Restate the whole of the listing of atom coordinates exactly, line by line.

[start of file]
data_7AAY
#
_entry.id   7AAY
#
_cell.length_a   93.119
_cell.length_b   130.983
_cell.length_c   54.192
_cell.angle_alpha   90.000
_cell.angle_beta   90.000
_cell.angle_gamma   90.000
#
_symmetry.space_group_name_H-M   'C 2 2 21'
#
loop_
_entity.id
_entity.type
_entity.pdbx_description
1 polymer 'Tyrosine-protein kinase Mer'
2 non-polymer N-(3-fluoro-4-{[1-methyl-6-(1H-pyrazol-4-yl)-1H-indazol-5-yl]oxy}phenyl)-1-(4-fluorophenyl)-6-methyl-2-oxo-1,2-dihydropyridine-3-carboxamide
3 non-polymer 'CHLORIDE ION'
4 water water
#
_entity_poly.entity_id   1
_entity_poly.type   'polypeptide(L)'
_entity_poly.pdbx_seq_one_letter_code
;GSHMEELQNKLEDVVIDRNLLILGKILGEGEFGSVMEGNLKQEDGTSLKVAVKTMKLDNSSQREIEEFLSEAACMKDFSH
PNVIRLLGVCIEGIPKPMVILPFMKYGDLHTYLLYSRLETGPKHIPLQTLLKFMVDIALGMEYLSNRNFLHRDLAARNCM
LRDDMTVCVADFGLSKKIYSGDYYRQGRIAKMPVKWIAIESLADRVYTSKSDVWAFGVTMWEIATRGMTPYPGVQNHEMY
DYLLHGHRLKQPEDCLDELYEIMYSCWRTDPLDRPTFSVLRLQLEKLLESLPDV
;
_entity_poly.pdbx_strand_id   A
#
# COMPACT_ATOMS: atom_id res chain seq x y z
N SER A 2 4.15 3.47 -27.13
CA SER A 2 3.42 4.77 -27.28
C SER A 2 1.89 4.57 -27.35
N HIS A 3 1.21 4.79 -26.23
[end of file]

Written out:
data_7AAY
#
_entry.id   7AAY
#
_cell.length_a   93.119
_cell.length_b   130.983
_cell.length_c   54.192
_cell.angle_alpha   90.000
_cell.angle_beta   90.000
_cell.angle_gamma   90.000
#
_symmetry.space_group_name_H-M   'C 2 2 21'
#
loop_
_entity.id
_entity.type
_entity.pdbx_description
1 polymer 'Tyrosine-protein kinase Mer'
2 non-polymer N-(3-fluoro-4-{[1-methyl-6-(1H-pyrazol-4-yl)-1H-indazol-5-yl]oxy}phenyl)-1-(4-fluorophenyl)-6-methyl-2-oxo-1,2-dihydropyridine-3-carboxamide
3 non-polymer 'CHLORIDE ION'
4 water water
#
_entity_poly.entity_id   1
_entity_poly.type   'polypeptide(L)'
_entity_poly.pdbx_seq_one_letter_code
;GSHMEELQNKLEDVVIDRNLLILGKILGEGEFGSVMEGNLKQEDGTSLKVAVKTMKLDNSSQREIEEFLSEAACMKDFSH
PNVIRLLGVCIEGIPKPMVILPFMKYGDLHTYLLYSRLETGPKHIPLQTLLKFMVDIALGMEYLSNRNFLHRDLAARNCM
LRDDMTVCVADFGLSKKIYSGDYYRQGRIAKMPVKWIAIESLADRVYTSKSDVWAFGVTMWEIATRGMTPYPGVQNHEMY
DYLLHGHRLKQPEDCLDELYEIMYSCWRTDPLDRPTFSVLRLQLEKLLESLPDV
;
_entity_poly.pdbx_strand_id   A
#
# COMPACT_ATOMS: atom_id res chain seq x y z
N SER A 2 4.15 3.47 -27.13
CA SER A 2 3.42 4.77 -27.28
C SER A 2 1.89 4.57 -27.35
N HIS A 3 1.21 4.79 -26.23